Our favorite restaurant, El Camello Jr. (Camel Jr.), is not even located in Playa del Carmen, but rather is 45 minutes south in Tulum.  Situated at the most southern end of Tulum on the eastern side of the main highway, El Camello sits in a very nondescript building with plastic tables and chairs out front.  It's always packed with locals, and has yet to disappoint us.  The fried whole fish was incredible, as well as the fish fillet with garlic and the grilled squid.  Quite frankly we have been ecstatic with every meal so far.  El Camello Jr. offers twice the quality at half the price.

Who would have thought two foodies like Allan and I could move from a dining hub like Boston to a sunny beach town like Playa del Carmen and be satisfied with our dining options?  I can comfortably say when dining out the food in Playa is fresher and costs a fraction of what it would in Boston.  Although the cuisine is not as ethnically diverse as Boston, there are a variety of ethnic establishments in Playa.  Even though we do miss some of the diversity in terms of food, we can always calm our cravings on trips back to Massachusetts.

Monday, September 5, 2011

Cenote Chaak-Tun in Playa del Carmen

For the 3 years we have been living in Playa del Carmen, we never knew there was such a nice cenote in town.  Cenote Chaak-Tun is situated across the highway on Juarez, approximately 1 mile past where the pavement ends and dirt road begins.  It's frequented in the mornings by various tour groups and has proven to be most popular.  We arrived around 1pm after the crowds had left and enjoyed a quiet afternoon in the cool depths, worlds away from the blazing summer heat.

Pay only $50 pesos for locals or $100 pesos for foreigners at the main entrance, grab your hard hat and life jacket which are included in the admission price and take a pleasant jaunt back a few hundred feet down a well-maintained walkway through what remains of the jungle in Playa, among a variety of singing birds, lush green trees and canopy of winding vines.  My mind began to imagine what it would have been like for the Mayans living in the jungle.  How did they manage to navigate through the thick brush amid a myriad of crawling creatures?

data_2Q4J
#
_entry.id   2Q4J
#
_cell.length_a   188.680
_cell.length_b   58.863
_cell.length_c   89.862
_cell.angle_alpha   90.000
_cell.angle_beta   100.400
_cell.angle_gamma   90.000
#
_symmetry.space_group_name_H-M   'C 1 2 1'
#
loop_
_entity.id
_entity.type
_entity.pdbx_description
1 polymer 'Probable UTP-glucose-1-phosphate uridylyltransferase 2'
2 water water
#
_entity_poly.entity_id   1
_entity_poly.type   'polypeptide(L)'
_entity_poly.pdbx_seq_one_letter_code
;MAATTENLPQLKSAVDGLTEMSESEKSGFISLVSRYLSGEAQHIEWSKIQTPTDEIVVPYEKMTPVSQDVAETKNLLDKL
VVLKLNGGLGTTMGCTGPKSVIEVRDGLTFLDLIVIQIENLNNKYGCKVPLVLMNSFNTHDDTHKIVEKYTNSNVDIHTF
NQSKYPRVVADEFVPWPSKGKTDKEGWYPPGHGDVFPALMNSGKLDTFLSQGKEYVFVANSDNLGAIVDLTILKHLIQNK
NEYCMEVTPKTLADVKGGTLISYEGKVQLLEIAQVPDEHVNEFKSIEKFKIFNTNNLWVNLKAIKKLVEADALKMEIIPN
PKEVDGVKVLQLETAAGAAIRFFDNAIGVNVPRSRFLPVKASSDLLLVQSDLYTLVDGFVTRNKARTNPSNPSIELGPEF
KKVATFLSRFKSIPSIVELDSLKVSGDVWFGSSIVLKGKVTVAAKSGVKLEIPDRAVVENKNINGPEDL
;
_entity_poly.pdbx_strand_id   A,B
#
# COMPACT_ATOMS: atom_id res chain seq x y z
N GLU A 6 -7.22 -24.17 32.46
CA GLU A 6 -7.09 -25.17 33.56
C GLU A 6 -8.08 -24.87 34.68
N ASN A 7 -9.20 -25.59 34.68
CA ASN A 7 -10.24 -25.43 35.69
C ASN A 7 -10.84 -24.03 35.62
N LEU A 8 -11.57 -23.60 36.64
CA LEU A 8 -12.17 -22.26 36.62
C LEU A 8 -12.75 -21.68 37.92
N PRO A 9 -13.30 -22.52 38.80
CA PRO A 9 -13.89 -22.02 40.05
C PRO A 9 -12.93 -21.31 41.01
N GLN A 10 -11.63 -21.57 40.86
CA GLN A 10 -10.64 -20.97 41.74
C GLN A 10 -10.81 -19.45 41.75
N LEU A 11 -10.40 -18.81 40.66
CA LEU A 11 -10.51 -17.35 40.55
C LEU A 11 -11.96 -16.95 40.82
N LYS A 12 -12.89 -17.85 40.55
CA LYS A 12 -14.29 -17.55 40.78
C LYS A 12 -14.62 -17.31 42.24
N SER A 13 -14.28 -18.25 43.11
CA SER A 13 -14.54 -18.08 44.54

The walkway continues to the mouth of the cave, past some low ceilings where one has to duck (hence the hard hats).  The cave opens to a center courtyard with tall trees rising into the jungle and a variety of singing birds which sound like monkeys.  The cenote then continues deeper, greeting visitors with a ceiling of stalactites, which almost looks like something out of a horror movie.

Janet, Marilou and I customarily explored the dry part of the cenote on the well-marked path, appreciating the intricate limestone formations, which are ornate and sizable.  However, my primary desire besides getting out of the office on a Friday was to take a cool dip into the very fresh crystal clear water.  We spent about 1/2 hour in the water which ranges from several inches deep to way over my head.  Snorkelers can appreciate a stone replica of the Virgin of Guadeloupe in the water at the bottom at the back of the cenote.  It takes a bit of luck and a bit of courage to actually find the carving, but it is well worth the visit.  The swim also affords the opportunity to better explore up close the limestone formations which are just as worthy as almost any other cenote we've visited.

After visiting the first cave, we exited the cenote, past the main entrance to visit a second one next door which is actually part of the same attraction.  The second one is accessed by a winding staircase that ends at a ceremonial alter which appears to be autentic.  The water in the second cenote was much cloudier.  (We could not see the bottom.)  Regardless, it was well worth the jaunt as the rock formations on the walls were this white milky color which almost looked haunting.

In short I'd say Cenote Chaak-Tuk is well worth the very short trip down Juarez for some local cenote fun.  We will surely be returning to help cool off during the hot summer.  As winter approaches us locals find the cenote water too cool, so we will have to visit now as we won't be going back until next summer.

Janet and Marilou at the entrance to Cenote Chaak-Tun

Marilou and Janet before entering the cave

The horror movie like entrance to the cenote

Janet and I posing with pleasure

Meaning through the water

The milky ghost-like limestone formations

The Virgin of Guadalupe carved into the limestone